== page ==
For an athlete to be outstanding in Philippe Lucas’ book, all it takes is hard work and competitiveness. Lucas is France’s most successful swimming coach and was propelled to international fame in 2004 when his young protégée Laure Manaudou became the first Frenchwoman to win an Olympic title in swimming. Since then, Lucas has coached a legion of notable swimmers ranging from Esther Baron, Camelia Potec and Federica Pellegrini to, now, some of the cream of the crop in open water swimming, like Sharon van Rouwendaal, Marc-Antoine Olivier and Aurélie Muller.
He does not attribute his success to anything in particular, and he admits he does not have any secrets up his sleeve when it comes to bringing his athletes to the top, over and over again. “First of all, they need to like training,” he said. “That’s the first step, but that’s the problem with a lot of swimmers (laughs). They need to love training, it needs to be a passion for them, and they need to want to succeed. Then, they must have a strong competitive spirit, and to be able to bring it at the competition. And that’s also not a given for everybody to be capable and strong to win on D-Day.”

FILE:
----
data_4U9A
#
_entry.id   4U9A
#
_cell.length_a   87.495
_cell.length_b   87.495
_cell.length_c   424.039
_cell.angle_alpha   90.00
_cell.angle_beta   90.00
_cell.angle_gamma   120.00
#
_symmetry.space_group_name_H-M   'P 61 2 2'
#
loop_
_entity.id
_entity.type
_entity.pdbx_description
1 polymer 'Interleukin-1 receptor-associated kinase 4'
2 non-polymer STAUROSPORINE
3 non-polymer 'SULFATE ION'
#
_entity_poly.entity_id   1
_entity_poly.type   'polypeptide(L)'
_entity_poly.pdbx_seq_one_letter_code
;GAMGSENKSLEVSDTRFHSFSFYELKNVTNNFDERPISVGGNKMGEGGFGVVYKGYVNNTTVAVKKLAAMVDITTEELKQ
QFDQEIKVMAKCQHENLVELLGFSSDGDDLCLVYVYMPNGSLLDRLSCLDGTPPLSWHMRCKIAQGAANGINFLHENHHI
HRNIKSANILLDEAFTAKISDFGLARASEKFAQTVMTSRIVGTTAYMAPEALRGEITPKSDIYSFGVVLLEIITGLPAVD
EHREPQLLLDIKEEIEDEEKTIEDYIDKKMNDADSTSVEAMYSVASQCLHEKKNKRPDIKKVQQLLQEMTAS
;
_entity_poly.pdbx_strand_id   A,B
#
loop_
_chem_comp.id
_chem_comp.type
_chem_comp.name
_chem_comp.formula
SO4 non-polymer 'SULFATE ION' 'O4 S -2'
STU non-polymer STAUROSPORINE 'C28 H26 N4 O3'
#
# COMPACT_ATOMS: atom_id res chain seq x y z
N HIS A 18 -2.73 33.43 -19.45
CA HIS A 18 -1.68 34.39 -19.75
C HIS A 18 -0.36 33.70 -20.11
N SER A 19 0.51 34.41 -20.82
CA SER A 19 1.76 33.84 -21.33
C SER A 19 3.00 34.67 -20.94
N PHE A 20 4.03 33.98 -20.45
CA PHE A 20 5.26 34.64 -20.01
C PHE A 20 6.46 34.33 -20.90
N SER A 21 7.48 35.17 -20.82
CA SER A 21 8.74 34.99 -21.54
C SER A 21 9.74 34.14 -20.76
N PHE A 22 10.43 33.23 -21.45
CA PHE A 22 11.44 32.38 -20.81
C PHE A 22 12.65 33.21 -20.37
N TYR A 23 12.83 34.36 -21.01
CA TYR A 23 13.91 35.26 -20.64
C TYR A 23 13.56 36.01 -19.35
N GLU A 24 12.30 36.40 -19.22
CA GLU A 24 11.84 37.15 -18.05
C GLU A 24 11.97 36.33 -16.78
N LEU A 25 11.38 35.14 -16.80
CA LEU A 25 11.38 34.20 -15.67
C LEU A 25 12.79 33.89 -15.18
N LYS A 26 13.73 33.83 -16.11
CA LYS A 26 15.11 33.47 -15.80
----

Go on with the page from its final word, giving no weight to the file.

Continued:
“When I tell them we are going to work hard, it’s to succeed”
Pedro Adrega, FINA Communications Department
Potential bidders for the organisation of the 2025 and 2027 FINA World Championships and FINA World Masters Championships met today with FINA in Lausanne (SUI) for an information meeting about the candidature process and the main topics related with the staging of the FINA showcase.
Representatives from China, Hungary, Russia, Serbia, Ukraine and USA (Australia is also a candidate at this stage, but their representatives could not make the trip to Switzerland), were briefed on many important matters, including the benefits and legacy of hosting a FINA World Championships, operational aspects such as the broadcast and media operations plan, accommodation and travel, marketing and sponsoring, and also the financial requirements to stage the competition.
Several external partners were also invited to the meeting in order to provide valuable insights on the positive effects and global impact of the FINA World Championships.